US 5054256 A
A panel jointing system comprises an alignment strip having locating surfaces to engage the adjacent margins of the faces of two coplanar panels, and engaging means being provided in association with the strip to retain the panels in position. The engaging means preferably acts by penetrating the edge of the panel material, and may comprise a pair of flexible barbed projections extending from the strip, which may be flexed to embed the barbs into the respective panel edges. The barbs may be flexed by inserting an expansion element between them to force them apart. Alternatively, the engaging means may be a plurality of blade elements which may be embedded into the panel edges and also be retained by the strip.
1. A panel jointing system including an alignment and securing strip adapted to align the panel edges to be jointed, and engaging means on the strip capable of retaining the panel edges in position, wherein said alignment and securing strip comprises a pair of spaced parallel abutment surfaces adapted to engage the edges of the panels to preserve a predetermined spacing therebetween, and a pair of flexible walls extending substantially parallel to the abutment surfaces, the walls carrying outwardly facing barbs capable of gripping the panel edges when the flexible walls are deflected away from one another.
2. A panel jointing system according to claim 1, and further comprising elongate expansion elements introduced between the flexible walls of the strip so as to have the longitudinal axes of the elongate expansion elements parallel to that of the strip, and wherein the expansion elements are rotatable so that their longitudinal axes lie transversely to the strip, the ends of the expansion elements engaging inner faces of the walls to urge the walls apart during rotation of the expansion elements.
3. A panel jointing system according to claim 2, and further including means to retain the expansion elements in their rotated position between the walls.
4. A panel jointing system according to claim 1, wherein the walls are deflected outwardly by a number of wedge elements.
5. A panel jointing system according to claim 4, wherein the wedge elements have a conical head and have a threaded shank extending axially from the apex of the cone, the shank being threadably engageable in an opening in the strip between the flexible walls so that rotation of the wedge element draws the conical head into the space between the walls, deflecting them outwards.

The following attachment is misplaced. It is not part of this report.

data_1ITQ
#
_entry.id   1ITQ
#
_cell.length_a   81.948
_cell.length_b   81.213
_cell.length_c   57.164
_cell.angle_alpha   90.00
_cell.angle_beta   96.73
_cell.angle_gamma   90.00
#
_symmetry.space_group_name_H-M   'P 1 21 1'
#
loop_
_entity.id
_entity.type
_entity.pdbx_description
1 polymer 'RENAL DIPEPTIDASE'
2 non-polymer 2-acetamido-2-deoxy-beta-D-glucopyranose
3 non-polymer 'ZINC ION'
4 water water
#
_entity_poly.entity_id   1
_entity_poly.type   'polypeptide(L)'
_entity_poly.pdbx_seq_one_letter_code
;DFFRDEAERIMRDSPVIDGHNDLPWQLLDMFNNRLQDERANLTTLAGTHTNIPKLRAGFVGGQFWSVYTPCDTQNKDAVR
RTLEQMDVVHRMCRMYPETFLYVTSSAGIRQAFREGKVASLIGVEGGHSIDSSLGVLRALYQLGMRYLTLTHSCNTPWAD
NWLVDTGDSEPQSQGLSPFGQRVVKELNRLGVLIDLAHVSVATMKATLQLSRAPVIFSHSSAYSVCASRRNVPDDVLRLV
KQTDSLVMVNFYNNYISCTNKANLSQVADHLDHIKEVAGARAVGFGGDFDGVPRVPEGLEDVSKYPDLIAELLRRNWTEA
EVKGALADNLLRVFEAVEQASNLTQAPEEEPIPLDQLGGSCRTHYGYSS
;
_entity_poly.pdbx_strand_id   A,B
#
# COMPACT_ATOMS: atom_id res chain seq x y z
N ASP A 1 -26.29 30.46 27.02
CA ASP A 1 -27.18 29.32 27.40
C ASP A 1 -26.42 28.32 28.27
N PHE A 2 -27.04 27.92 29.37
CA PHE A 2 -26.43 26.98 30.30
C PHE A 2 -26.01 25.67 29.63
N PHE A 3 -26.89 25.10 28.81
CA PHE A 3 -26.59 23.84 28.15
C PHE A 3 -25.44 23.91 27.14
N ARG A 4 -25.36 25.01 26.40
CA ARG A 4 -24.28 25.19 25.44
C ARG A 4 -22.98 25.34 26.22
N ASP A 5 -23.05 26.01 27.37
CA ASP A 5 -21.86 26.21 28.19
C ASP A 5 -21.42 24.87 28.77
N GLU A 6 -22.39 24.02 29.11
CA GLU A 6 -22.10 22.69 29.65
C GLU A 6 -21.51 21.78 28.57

6. A panel jointing system according to claim 1, wherein the strip has flexible walls whose facing surfaces are convergent towards their free edges, and the strip is formed between the walls with a number of expanding portions which, when bent out of the plane of the strip, engage the facing surfaces of the walls to urge them apart.
7. A panel jointing system according to claim 6, wherein the expanding portions are rectangular and are defined on one side by a bend line and on the remaining three sides by slits.
8. A panel jointing system according to claim 7, wherein an opening is formed in the strip adjacent to that side of each expanding portion which is opposite the bend line.
9. A panel jointing system according to claim 1, wherein the flexible walls are formed with keying formations to assist in the adhesion of plaster to the strip.
10. A panel jointing system according to claim 9, wherein the keying formations are perforations.
The present invention relates to the joining of panels, and is particularly concerned with a system for forming butt joints between coplanar building panels such as plasterboard ceiling panels.
Currently, when constructing a ceiling from plasterboard sheets, regulations require the edges of all sheets to be supported by fixing to joists or to noggins running between the joists. Clearly, the cutting to length of the noggins and their fixing between joists is a time consuming operation and increases building costs.
The present invention seeks to provide a jointing method for plasterboard panels which ensures support and alignment between adjacent edges of abutting panels without the use of noggins.
According to the present invention, a panel joining system includes an alignment and securing strip adapted to align the panel edges to be jointed, and engaging means on the strip capable of retaining the panel edges in position. The engaging means preferably acts by penetrating into the panel material through the said edges of the respective panels to retain the panels in position.
In a first embodiment of the invention, an alignment and securing strip includes a pair of spaced parallel locating surfaces adapted to engage the edges of the panels to preserve a predetermined spacing therebetween, and a pair of flexible walls extending substantially parallel to the abutment surfaces, the walls carrying outwardly facing barbs capable of gripping the panel edges when the flexible walls are deflected away from one another.